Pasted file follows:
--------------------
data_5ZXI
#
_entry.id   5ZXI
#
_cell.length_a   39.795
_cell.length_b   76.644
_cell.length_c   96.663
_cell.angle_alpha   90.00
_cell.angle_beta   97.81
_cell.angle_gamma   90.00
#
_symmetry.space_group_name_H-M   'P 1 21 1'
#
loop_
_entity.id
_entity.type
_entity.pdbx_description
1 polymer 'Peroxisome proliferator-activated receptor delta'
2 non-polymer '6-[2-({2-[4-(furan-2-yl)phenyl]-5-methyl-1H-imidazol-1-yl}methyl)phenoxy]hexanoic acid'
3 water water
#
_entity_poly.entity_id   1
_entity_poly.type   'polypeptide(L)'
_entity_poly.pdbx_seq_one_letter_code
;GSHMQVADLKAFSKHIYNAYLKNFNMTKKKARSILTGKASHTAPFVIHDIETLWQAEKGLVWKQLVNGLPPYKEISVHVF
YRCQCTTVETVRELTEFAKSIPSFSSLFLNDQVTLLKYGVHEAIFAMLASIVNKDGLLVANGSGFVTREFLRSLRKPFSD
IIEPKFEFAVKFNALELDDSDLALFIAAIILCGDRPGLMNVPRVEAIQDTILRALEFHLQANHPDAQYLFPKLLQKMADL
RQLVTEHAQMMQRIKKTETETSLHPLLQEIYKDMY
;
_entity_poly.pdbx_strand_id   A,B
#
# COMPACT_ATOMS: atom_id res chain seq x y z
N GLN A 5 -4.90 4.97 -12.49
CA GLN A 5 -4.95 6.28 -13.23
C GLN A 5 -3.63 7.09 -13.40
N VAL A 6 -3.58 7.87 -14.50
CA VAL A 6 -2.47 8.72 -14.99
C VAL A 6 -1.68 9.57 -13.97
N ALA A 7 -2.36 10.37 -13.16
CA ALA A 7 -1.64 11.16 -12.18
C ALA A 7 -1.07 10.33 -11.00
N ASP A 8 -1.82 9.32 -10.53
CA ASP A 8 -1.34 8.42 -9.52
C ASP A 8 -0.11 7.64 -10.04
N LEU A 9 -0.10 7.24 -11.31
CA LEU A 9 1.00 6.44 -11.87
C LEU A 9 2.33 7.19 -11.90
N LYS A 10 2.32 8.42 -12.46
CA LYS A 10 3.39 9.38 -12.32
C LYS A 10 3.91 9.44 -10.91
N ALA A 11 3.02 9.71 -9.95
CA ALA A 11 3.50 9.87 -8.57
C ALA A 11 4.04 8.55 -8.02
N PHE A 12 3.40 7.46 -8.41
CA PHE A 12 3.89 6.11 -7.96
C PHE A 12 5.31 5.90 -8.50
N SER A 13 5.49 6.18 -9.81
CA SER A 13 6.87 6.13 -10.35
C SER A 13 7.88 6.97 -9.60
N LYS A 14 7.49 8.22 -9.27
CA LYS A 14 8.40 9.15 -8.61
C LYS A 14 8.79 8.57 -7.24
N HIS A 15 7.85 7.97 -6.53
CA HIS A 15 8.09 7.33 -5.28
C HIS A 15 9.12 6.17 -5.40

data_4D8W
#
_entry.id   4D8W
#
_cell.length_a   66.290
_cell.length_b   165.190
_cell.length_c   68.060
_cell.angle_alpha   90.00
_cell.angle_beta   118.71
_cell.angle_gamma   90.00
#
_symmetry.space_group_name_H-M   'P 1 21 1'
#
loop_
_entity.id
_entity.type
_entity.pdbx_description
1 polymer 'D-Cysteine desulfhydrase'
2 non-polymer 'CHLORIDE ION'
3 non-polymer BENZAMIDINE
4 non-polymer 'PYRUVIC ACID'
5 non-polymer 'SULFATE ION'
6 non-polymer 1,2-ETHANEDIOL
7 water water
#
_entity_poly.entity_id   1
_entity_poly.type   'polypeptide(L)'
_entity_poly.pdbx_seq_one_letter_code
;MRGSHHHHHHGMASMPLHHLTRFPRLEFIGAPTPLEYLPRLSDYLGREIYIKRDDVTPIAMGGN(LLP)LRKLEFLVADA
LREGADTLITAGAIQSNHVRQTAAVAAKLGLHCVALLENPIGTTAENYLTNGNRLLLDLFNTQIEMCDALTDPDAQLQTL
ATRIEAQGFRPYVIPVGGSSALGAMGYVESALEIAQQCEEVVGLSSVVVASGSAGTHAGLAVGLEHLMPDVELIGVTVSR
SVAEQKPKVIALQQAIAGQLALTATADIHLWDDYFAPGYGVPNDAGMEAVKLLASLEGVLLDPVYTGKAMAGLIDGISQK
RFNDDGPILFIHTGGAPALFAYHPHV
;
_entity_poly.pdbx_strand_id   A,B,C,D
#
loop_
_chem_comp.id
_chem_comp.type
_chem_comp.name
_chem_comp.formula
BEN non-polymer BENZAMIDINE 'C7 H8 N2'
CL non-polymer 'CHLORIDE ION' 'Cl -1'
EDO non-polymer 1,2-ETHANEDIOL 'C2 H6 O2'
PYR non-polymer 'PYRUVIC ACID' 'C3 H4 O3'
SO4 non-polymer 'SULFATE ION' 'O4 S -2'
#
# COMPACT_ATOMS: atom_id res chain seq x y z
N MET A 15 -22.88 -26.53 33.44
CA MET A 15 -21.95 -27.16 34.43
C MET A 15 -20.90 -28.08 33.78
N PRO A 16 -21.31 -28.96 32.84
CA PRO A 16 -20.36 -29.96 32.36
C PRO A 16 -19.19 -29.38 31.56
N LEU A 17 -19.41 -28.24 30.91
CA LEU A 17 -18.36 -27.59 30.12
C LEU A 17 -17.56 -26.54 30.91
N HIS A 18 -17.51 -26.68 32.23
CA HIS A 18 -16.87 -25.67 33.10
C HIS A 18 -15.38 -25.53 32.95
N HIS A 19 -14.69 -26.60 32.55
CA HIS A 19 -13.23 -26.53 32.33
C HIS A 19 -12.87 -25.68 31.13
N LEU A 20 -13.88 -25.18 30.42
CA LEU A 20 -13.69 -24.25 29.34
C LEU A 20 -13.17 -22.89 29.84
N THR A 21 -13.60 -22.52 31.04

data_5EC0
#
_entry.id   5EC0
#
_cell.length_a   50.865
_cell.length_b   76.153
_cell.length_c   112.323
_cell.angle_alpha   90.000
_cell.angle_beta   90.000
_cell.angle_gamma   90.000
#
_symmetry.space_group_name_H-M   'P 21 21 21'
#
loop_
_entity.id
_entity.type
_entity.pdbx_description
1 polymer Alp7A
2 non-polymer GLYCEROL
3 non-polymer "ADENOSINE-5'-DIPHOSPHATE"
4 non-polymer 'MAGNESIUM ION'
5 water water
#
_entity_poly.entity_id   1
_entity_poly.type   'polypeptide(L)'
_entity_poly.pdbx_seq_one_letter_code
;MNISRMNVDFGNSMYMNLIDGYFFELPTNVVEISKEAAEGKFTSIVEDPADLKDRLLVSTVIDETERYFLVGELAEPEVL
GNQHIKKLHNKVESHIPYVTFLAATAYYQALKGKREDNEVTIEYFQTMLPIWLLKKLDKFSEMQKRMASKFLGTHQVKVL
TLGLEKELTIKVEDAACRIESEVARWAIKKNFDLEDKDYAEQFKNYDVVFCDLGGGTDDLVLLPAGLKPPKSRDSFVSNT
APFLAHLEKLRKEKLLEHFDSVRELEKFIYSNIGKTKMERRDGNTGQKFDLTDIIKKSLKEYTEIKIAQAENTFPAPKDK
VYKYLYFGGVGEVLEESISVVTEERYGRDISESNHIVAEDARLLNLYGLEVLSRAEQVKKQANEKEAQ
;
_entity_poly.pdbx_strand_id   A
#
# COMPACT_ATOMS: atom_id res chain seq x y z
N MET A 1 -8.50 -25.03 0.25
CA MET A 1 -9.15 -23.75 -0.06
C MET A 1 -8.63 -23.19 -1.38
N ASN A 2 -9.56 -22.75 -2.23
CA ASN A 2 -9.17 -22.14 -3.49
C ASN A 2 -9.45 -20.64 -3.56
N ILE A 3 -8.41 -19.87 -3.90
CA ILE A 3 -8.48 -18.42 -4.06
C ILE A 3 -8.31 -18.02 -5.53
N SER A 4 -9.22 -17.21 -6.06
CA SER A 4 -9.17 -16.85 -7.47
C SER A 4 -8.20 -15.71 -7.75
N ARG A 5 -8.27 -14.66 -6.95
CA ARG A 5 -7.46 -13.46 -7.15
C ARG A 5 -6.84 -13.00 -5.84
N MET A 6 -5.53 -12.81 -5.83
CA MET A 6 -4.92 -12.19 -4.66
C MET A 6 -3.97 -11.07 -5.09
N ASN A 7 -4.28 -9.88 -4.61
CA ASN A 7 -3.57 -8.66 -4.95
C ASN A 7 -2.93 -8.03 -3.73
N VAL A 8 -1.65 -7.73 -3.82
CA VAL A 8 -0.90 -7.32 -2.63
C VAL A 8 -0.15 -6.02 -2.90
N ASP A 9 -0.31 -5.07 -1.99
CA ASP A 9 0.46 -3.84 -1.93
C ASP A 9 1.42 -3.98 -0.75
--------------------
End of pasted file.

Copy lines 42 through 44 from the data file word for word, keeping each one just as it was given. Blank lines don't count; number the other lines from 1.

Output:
N ASP A 8 -1.82 9.32 -10.53
CA ASP A 8 -1.34 8.42 -9.52
C ASP A 8 -0.11 7.64 -10.04